As US secretary of state Mike Pompeo visited India, and the G20 summit got under way in Japan on Friday, with President Donald Trump in attendance, there was increasing talk of Washington’s foreign policy incoherence.
Multiple geopolitical crises remain at varying levels of volatility, notably Iran, Venezuela and North Korea. US-China trade tensions continue to simmer and the Trump administration is at odds with both Turkey and India over their decision to purchase Russian S-400 surface-to-air missile systems. Ankara and Delhi's defiance could trigger US sanctions. Mr Trump has already annoyed India by withdrawing the decades-old privilege of duty exemptions, worth more than $6 billion in 2018, on many Indian goods.
The common thread running through all of the above is President Trump's concept of "maximum pressure" to achieve goals he sees to be in the American interest. This strategy has meant a US administration that routinely takes a tough approach towards allies and adversaries alike, sometimes threatening military action – first against North Korea, then Nicolas Maduro's regime in Venezuela and, more recently, Iran. Mostly however, the Trump administration is waging economic warfare, with sanctions, tariff barriers and trade disruption.
All of this has led to increasing confusion around the world about American intentions and desired foreign policy outcomes. Among intensifying doubts about Mr Trump’s judgement and foreign policy instincts, the only predictable certainty is unpredictability.
The signs now point to a world order that is adjusting to accommodate an altered reality, in which the US either fails to take the lead or to play any role at all. For the G20 summit for instance, Japan's Prime Minister Shinzo Abe had identified three key issues for discussion – all of which he must have known would displease Mr Trump. The first was to do with strengthening free and fair world trade. This would be through a 16-country advanced free-trade agreement called the Regional Comprehensive Economic Partnership, of which the US is not a part. Mr Abe also wanted the G20 to work towards reforming the World Trade Organisation to make it "relevant again as a guardian of free and fair international trade". Second he wanted a global set of rules to spread the benefits of the digital economy. Third, a worldwide push for innovation to tackle the effects of climate change.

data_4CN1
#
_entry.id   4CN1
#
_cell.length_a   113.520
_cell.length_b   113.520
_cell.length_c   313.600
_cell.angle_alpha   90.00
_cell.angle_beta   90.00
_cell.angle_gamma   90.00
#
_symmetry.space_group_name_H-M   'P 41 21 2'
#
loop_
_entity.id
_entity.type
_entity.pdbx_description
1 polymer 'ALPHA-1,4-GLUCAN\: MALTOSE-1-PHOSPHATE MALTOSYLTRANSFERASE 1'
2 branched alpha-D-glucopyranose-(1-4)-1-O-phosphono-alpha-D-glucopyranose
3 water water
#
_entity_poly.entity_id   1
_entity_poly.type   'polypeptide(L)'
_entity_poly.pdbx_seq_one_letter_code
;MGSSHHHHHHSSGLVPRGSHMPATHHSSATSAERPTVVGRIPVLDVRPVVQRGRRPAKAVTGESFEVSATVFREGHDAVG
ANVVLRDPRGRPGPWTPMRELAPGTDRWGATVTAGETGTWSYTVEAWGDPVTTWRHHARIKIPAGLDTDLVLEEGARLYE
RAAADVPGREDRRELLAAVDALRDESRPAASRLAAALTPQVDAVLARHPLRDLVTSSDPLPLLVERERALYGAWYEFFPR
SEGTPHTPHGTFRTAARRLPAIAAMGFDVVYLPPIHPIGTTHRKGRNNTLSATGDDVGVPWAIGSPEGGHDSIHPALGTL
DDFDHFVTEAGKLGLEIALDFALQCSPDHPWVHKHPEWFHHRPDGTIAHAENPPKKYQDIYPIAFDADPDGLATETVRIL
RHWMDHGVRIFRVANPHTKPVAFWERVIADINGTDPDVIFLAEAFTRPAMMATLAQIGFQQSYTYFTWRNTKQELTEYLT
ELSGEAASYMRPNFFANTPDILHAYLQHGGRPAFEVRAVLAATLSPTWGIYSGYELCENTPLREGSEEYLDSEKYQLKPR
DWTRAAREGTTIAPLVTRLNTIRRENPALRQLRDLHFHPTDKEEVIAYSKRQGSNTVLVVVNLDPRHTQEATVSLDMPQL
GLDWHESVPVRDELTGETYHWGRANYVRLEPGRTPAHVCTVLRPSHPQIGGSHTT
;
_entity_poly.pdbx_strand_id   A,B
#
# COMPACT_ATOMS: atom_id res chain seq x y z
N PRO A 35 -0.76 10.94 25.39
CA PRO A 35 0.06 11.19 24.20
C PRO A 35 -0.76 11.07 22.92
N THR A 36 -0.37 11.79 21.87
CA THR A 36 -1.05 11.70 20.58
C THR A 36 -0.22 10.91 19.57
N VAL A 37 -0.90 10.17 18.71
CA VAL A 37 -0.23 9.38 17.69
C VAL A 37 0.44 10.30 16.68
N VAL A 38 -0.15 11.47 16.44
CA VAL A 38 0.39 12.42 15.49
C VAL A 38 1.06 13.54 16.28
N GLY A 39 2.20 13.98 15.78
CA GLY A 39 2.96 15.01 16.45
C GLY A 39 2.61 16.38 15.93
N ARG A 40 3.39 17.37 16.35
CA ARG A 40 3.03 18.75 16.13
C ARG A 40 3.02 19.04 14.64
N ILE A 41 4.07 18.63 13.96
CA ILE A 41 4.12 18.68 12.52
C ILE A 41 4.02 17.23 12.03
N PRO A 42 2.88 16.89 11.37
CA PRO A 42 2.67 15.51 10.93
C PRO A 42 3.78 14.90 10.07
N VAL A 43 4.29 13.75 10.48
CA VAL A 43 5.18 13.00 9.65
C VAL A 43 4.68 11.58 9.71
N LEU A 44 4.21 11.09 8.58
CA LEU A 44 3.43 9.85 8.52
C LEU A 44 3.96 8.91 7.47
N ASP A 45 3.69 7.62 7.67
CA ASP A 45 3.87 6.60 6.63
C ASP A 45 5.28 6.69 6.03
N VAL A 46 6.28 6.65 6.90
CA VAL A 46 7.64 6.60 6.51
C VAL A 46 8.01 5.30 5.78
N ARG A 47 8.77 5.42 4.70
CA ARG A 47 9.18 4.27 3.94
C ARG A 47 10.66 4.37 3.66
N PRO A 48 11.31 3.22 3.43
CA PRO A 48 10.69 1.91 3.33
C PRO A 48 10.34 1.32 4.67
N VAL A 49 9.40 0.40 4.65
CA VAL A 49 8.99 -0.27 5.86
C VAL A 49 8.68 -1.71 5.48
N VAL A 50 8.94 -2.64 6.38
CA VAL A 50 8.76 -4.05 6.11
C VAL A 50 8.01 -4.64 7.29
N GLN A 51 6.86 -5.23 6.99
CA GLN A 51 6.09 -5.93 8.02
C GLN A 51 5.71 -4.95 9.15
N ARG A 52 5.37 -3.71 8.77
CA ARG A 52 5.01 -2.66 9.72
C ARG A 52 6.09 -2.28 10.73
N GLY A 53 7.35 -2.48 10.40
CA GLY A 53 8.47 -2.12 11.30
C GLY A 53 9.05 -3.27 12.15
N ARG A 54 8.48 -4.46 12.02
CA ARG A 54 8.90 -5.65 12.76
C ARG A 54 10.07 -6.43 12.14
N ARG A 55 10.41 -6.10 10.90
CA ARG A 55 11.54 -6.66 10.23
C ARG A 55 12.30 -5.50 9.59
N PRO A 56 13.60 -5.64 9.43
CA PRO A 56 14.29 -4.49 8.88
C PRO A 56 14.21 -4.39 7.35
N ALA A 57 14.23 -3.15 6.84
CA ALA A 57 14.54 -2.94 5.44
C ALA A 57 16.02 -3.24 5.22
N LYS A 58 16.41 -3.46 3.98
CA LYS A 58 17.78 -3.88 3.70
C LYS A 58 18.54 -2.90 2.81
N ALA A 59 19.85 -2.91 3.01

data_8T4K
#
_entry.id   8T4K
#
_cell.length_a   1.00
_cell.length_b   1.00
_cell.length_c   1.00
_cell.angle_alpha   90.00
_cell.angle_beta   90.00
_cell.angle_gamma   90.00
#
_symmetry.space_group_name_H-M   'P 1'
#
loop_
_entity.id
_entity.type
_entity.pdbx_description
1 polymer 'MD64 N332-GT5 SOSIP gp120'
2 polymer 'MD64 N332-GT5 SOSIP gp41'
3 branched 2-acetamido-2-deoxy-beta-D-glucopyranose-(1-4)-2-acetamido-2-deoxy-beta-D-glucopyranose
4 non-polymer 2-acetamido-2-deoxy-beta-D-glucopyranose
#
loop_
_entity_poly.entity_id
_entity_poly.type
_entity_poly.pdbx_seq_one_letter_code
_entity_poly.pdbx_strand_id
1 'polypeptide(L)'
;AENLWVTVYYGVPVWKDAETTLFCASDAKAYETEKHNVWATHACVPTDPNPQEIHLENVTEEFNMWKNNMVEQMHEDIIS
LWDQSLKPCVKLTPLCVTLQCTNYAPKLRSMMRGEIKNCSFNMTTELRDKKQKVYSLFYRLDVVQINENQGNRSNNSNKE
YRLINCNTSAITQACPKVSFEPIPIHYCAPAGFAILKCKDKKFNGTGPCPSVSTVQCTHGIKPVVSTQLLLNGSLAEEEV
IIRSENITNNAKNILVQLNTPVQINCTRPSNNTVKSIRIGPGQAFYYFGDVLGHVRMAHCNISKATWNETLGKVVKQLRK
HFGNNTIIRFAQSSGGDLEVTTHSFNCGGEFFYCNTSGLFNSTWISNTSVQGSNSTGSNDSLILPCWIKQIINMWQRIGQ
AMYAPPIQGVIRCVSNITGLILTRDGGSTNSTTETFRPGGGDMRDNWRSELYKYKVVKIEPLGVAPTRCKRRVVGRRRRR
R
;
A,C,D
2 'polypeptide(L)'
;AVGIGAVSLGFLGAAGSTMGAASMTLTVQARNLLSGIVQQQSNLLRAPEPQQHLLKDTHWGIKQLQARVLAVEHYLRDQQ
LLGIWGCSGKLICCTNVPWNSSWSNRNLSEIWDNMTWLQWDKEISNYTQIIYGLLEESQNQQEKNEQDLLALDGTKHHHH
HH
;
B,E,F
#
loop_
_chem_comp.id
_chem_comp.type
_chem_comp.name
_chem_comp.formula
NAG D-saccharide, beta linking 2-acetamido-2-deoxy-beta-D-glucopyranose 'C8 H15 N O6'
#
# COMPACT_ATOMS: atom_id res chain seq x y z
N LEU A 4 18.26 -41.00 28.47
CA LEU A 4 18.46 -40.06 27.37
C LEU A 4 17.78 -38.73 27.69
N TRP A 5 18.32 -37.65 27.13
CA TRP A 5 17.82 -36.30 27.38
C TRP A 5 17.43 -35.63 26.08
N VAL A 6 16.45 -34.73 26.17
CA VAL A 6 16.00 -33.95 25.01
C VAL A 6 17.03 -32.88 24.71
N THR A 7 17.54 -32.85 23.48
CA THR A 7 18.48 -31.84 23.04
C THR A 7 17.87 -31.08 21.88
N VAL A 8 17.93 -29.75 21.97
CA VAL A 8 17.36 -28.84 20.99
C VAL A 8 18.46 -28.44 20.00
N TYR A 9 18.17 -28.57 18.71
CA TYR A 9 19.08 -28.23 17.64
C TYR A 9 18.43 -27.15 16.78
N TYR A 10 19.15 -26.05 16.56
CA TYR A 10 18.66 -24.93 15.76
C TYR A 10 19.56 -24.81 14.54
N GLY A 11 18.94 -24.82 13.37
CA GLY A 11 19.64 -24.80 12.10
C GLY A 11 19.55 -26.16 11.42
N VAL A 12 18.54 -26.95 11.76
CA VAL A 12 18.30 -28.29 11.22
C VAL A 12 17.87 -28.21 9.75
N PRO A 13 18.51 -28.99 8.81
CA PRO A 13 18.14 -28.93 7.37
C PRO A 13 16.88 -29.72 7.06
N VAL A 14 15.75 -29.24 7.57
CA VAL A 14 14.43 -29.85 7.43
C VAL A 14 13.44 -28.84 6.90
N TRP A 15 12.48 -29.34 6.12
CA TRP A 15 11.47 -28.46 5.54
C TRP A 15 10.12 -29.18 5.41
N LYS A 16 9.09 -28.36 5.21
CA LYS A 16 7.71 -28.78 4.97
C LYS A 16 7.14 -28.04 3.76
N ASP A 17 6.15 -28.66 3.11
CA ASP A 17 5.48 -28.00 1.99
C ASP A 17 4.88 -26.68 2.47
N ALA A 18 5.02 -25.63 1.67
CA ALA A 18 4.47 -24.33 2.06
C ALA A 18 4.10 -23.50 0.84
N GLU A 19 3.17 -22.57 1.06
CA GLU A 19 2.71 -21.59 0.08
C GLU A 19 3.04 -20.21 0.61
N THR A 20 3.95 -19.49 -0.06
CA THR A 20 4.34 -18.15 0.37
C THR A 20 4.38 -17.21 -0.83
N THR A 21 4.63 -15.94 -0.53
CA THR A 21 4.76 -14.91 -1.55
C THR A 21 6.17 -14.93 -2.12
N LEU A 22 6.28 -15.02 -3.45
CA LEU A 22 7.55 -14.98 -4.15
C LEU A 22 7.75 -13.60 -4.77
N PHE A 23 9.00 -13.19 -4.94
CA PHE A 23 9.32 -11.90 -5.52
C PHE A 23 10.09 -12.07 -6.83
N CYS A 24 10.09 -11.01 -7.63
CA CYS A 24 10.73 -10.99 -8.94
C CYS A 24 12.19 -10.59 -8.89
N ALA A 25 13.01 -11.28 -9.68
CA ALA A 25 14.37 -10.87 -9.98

The European Union is, meanwhile, considering a way to get around Mr Trump’s attempt to prevent the WTO from resolving trade disputes. With Mr Trump blocking appointments to the world’s top trade court, it is likely to be left with just one judge and will be unable to operate by December. Accordingly, Europe is proposing a simple but smart “interim solution”. It calls for the EU and any other WTO member with which it is in a trade dispute to jointly agree to a new judicial procedure, to be overseen by former WTO appeals judges.
Of a piece with these determined attempts to sidestep the US is the recent display of China-North Korea ideological kinship. President Xi Jinping made his first state visit to Pyongyang, and his host Kim Jong-un put on a good show – but, ultimately, it was meant to stress China’s important role in any deal to be made with North Korea.
In a summing up of the mood in many capitals towards Washington’s behaviour, Mireille Clapot, vice president of the French parliament’s foreign affairs committee, recently said: “What President Trump says or does is certainly what he thinks is good for the United States. I cannot certify it’s good for the entire world.”
What is increasingly clear is that the world has few illusions or expectations of the US’s reliability and fitness as a role model, so long as it is led by Mr Trump. This undoubtedly contributes, at least temporarily, to a loss of meaningful influence for America and is a sobering reminder of the reason the character and impulses of political leaders have always been considered key to the trajectory of countries and the arc of human happiness.
Back in 10th-century Baghdad, the Arab world’s most original thinker Al Farabi dreamt about an ideal state, a utopia somewhat like the one envisioned by Plato in ancient Athens. Al Farabi called it the “virtuous city”, one best suited to promote human happiness because it would be led by a virtuous, ideal ruler with a fierce love of justice and a solid knowledge of practical affairs. The ruler’s character, Al Farabi said, was key to the virtuous city’s ability to eschew “faulty judgement” and not “miss the right path”. He must not give the “wrong impression through falsifications, cheatings and deceptions”.
The mention of a leader's deceptions by Al Farabi might sound startlingly like something a TV analyst might say today in the context of the 10,796 false or misleading claims by Mr Trump, as of June 7, his 869th day in office, according to The Washington Post's Fact Checker. But Al Farabi, who lived in the rich and powerful multi-ethnic commonwealth that was the Abbasid empire, was watching something not too dissimilar from what we are seeing today. In Al Farabi's time, the Abbasid empire was in decline, just as America is visibly and wilfully becoming less of a force for good today.